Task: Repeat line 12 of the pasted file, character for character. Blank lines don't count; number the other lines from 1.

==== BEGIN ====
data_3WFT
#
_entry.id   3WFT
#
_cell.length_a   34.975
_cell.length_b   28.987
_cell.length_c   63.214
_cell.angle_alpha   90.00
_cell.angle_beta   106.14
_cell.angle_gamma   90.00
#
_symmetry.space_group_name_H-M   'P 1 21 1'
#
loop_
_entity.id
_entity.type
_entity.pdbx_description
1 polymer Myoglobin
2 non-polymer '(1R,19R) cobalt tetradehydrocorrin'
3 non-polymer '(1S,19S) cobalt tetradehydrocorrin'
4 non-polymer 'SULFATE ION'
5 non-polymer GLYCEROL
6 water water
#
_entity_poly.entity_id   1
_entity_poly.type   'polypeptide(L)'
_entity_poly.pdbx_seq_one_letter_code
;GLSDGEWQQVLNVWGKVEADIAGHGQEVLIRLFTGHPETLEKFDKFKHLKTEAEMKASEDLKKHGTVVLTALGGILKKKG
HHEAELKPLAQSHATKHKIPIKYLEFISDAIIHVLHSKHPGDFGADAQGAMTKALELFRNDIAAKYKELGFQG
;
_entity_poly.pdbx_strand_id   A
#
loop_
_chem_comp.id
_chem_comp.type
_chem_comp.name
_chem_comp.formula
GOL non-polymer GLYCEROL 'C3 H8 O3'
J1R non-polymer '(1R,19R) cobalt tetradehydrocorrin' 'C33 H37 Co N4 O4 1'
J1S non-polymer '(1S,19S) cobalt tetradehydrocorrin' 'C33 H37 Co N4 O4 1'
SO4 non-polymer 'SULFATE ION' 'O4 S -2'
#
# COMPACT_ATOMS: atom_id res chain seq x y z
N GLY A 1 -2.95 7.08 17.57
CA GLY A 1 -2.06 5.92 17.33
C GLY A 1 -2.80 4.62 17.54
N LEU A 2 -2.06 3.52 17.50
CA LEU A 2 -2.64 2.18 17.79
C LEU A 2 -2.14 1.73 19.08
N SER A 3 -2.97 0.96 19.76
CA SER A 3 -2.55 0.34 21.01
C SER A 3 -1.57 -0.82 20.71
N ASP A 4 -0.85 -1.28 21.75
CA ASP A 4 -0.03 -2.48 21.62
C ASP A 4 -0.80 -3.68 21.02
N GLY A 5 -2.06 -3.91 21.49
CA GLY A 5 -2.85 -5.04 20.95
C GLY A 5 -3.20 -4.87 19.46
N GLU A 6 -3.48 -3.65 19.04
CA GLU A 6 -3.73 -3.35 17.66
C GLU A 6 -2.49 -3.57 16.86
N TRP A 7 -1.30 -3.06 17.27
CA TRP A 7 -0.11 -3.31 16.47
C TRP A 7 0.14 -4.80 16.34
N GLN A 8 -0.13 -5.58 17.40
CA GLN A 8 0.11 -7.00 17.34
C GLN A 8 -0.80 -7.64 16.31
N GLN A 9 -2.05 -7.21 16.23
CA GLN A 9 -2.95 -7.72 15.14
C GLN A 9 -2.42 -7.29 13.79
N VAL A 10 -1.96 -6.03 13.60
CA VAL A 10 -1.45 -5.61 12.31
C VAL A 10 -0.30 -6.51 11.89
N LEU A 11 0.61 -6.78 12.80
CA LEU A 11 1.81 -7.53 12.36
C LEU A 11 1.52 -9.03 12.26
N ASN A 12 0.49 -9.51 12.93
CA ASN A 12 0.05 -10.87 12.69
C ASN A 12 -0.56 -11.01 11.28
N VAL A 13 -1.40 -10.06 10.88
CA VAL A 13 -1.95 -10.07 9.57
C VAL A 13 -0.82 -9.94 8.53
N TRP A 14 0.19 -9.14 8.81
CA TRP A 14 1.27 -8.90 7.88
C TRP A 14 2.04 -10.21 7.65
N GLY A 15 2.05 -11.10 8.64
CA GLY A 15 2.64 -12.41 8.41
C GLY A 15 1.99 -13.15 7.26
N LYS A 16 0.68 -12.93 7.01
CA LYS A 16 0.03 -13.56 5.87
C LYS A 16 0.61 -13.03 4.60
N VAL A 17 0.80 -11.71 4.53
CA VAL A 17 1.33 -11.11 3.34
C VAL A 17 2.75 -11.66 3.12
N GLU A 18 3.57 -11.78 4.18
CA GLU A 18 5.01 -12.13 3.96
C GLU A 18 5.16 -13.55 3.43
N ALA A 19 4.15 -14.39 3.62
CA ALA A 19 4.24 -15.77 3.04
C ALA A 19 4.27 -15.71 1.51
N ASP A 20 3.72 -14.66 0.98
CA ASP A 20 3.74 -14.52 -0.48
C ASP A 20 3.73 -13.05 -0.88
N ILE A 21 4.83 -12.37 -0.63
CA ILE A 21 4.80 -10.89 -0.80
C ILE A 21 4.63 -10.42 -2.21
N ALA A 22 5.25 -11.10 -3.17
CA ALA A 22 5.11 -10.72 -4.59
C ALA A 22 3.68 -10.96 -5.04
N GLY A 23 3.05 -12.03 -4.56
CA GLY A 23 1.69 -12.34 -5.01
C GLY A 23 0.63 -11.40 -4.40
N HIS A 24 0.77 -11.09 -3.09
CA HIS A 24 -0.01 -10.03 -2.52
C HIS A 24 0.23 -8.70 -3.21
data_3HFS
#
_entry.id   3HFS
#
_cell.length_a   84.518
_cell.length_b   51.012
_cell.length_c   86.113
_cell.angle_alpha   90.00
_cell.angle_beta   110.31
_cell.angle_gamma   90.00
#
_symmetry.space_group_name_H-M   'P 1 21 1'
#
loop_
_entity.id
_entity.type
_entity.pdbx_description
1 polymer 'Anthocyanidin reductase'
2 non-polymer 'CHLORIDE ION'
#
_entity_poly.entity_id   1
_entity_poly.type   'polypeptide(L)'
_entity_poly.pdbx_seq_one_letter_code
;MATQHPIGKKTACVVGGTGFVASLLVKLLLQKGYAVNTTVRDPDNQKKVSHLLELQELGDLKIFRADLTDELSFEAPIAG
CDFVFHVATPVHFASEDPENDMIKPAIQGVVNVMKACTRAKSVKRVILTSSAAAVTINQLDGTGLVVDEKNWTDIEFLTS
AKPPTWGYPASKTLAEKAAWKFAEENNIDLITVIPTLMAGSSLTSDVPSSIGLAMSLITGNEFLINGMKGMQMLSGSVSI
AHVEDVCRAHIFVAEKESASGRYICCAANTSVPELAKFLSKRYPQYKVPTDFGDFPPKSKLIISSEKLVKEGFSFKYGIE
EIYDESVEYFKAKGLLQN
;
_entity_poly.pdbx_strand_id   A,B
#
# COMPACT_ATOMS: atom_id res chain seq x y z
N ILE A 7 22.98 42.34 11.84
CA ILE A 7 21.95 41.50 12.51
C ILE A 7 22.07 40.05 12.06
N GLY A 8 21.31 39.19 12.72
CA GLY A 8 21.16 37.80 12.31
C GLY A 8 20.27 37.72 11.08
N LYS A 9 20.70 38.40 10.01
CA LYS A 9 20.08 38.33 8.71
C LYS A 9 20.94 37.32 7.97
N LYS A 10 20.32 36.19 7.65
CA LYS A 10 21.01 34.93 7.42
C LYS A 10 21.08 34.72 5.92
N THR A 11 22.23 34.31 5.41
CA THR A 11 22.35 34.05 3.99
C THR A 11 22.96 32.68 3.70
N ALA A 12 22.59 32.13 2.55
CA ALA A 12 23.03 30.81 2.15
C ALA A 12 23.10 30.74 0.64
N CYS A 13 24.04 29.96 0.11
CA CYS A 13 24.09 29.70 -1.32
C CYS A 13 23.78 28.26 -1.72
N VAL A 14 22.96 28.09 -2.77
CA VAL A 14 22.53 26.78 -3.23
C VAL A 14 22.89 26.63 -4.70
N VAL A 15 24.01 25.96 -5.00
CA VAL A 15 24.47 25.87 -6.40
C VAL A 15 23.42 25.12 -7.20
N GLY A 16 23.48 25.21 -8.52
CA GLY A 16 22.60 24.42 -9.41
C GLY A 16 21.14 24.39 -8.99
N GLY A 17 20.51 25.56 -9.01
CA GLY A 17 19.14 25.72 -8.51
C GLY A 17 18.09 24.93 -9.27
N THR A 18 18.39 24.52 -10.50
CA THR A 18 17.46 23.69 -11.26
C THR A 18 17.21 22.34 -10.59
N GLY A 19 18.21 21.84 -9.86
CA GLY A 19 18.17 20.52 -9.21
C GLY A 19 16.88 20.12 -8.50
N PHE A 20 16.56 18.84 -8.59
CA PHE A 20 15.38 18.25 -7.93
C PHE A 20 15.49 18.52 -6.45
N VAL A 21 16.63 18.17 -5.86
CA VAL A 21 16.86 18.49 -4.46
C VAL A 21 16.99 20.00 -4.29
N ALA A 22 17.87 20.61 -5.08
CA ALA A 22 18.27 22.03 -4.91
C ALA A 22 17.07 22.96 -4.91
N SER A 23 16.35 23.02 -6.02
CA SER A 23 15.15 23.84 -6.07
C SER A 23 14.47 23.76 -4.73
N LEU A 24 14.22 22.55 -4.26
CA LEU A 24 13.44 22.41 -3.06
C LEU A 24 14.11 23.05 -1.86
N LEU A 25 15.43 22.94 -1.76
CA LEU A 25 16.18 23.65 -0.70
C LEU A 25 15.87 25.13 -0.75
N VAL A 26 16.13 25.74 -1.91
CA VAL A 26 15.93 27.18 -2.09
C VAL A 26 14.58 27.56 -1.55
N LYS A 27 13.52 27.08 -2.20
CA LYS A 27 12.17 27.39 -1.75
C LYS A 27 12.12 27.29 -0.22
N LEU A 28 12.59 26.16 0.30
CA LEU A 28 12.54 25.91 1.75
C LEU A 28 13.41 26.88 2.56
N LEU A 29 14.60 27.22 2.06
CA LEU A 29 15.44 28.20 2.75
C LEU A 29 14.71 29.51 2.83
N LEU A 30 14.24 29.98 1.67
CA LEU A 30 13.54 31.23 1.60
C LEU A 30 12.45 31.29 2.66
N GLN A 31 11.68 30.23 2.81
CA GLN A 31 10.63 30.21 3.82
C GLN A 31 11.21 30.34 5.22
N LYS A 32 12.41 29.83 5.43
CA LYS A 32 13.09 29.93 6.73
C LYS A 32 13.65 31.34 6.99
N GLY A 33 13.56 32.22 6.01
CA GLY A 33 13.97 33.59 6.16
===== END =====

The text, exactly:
_symmetry.space_group_name_H-M   'P 1 21 1'